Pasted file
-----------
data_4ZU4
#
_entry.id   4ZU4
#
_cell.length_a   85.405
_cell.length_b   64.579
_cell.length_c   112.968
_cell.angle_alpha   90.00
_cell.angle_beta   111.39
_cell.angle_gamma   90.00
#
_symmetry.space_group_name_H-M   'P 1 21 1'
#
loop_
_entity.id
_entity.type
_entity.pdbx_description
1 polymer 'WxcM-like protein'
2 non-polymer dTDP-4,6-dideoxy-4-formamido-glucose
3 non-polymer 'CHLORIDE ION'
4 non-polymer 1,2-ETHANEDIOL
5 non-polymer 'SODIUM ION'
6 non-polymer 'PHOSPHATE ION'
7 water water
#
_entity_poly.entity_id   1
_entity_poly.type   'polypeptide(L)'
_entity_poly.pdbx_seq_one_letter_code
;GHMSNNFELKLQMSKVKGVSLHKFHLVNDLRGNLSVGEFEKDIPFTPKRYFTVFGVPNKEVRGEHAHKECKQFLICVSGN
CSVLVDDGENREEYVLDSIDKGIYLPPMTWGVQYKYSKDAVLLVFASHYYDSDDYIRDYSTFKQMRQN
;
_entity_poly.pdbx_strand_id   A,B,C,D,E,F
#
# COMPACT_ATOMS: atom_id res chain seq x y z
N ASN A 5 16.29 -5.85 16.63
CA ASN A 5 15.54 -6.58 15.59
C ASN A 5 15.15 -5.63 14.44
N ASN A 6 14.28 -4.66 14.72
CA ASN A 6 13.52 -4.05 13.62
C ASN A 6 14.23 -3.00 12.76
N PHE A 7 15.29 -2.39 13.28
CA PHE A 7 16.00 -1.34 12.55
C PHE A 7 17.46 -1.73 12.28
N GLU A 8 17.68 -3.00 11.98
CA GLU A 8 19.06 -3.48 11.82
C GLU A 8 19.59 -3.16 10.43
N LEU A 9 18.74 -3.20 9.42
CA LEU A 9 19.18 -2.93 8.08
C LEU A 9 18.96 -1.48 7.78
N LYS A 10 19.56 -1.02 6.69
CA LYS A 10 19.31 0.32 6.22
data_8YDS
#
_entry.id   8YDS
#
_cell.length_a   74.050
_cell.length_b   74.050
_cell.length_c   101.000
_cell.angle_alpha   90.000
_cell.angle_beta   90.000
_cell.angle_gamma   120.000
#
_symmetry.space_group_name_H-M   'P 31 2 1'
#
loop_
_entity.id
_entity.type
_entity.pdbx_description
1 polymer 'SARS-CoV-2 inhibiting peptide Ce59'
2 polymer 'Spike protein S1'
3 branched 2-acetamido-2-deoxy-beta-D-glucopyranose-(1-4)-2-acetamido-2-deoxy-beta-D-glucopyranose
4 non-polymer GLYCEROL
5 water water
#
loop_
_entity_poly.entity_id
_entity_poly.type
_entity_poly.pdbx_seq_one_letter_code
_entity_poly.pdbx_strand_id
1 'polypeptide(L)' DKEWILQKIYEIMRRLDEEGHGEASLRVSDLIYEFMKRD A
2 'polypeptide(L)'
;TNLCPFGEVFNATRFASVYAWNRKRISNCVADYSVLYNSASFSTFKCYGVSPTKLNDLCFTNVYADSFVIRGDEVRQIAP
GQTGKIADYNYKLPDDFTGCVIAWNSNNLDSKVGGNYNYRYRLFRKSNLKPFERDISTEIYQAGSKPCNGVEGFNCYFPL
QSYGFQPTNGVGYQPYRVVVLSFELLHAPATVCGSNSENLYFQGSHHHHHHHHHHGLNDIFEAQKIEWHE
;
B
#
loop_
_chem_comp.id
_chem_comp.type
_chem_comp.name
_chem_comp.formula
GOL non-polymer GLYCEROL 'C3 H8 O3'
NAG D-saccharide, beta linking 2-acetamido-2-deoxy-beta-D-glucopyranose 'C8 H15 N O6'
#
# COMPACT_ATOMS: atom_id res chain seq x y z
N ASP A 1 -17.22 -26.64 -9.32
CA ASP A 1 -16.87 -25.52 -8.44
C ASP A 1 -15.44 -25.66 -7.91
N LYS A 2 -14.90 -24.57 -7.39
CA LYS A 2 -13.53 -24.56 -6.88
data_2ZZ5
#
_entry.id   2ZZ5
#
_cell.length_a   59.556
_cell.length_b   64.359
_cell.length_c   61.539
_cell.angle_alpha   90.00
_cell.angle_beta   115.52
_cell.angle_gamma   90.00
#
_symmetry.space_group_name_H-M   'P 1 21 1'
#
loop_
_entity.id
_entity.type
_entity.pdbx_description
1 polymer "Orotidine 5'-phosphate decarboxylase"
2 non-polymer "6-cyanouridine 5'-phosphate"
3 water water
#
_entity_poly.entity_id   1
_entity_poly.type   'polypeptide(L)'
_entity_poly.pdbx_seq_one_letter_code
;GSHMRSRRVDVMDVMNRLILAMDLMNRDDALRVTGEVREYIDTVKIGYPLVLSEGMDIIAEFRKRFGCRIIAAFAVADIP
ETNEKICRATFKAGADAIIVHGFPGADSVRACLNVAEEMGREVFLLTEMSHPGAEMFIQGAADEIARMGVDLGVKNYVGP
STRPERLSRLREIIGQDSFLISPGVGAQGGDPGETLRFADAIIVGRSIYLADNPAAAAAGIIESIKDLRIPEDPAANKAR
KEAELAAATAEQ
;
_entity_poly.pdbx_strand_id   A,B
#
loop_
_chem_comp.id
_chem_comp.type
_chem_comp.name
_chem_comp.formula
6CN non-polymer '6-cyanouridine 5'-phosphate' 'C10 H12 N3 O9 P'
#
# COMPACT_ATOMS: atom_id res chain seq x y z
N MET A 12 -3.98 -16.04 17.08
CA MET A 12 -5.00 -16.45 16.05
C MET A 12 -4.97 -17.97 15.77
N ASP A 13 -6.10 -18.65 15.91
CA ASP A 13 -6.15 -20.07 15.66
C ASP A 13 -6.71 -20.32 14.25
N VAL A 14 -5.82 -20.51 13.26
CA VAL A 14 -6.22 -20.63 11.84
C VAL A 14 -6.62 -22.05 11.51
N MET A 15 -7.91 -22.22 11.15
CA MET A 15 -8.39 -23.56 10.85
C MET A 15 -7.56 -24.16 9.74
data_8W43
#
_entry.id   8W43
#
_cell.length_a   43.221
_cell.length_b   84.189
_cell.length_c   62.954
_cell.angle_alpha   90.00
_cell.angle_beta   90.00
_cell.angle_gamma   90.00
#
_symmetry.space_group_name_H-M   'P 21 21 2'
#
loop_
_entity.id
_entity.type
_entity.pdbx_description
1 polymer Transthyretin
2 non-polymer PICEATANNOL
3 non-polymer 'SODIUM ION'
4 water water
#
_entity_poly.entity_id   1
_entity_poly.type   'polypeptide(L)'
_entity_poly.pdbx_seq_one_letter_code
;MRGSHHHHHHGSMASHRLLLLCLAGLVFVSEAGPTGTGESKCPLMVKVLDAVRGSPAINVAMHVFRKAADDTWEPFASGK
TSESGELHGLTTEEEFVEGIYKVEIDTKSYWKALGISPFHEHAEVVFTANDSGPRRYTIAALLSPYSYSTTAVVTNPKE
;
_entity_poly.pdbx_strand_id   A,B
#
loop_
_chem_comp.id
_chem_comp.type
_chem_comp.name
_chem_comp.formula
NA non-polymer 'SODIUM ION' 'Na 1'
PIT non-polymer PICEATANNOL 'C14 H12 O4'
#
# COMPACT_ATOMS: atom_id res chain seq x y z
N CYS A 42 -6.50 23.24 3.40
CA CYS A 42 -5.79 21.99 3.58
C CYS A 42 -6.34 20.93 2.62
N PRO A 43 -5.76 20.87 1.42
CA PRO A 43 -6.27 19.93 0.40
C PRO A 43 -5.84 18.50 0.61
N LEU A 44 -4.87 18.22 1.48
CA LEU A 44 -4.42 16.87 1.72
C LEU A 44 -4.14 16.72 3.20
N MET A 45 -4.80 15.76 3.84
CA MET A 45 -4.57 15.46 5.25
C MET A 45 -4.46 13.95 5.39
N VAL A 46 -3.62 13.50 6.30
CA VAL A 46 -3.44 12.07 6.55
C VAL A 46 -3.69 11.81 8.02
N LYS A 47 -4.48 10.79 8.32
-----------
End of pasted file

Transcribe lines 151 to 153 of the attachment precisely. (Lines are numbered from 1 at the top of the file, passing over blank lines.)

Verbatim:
CA MET A 15 -8.39 -23.56 10.85
C MET A 15 -7.56 -24.16 9.74
data_8W43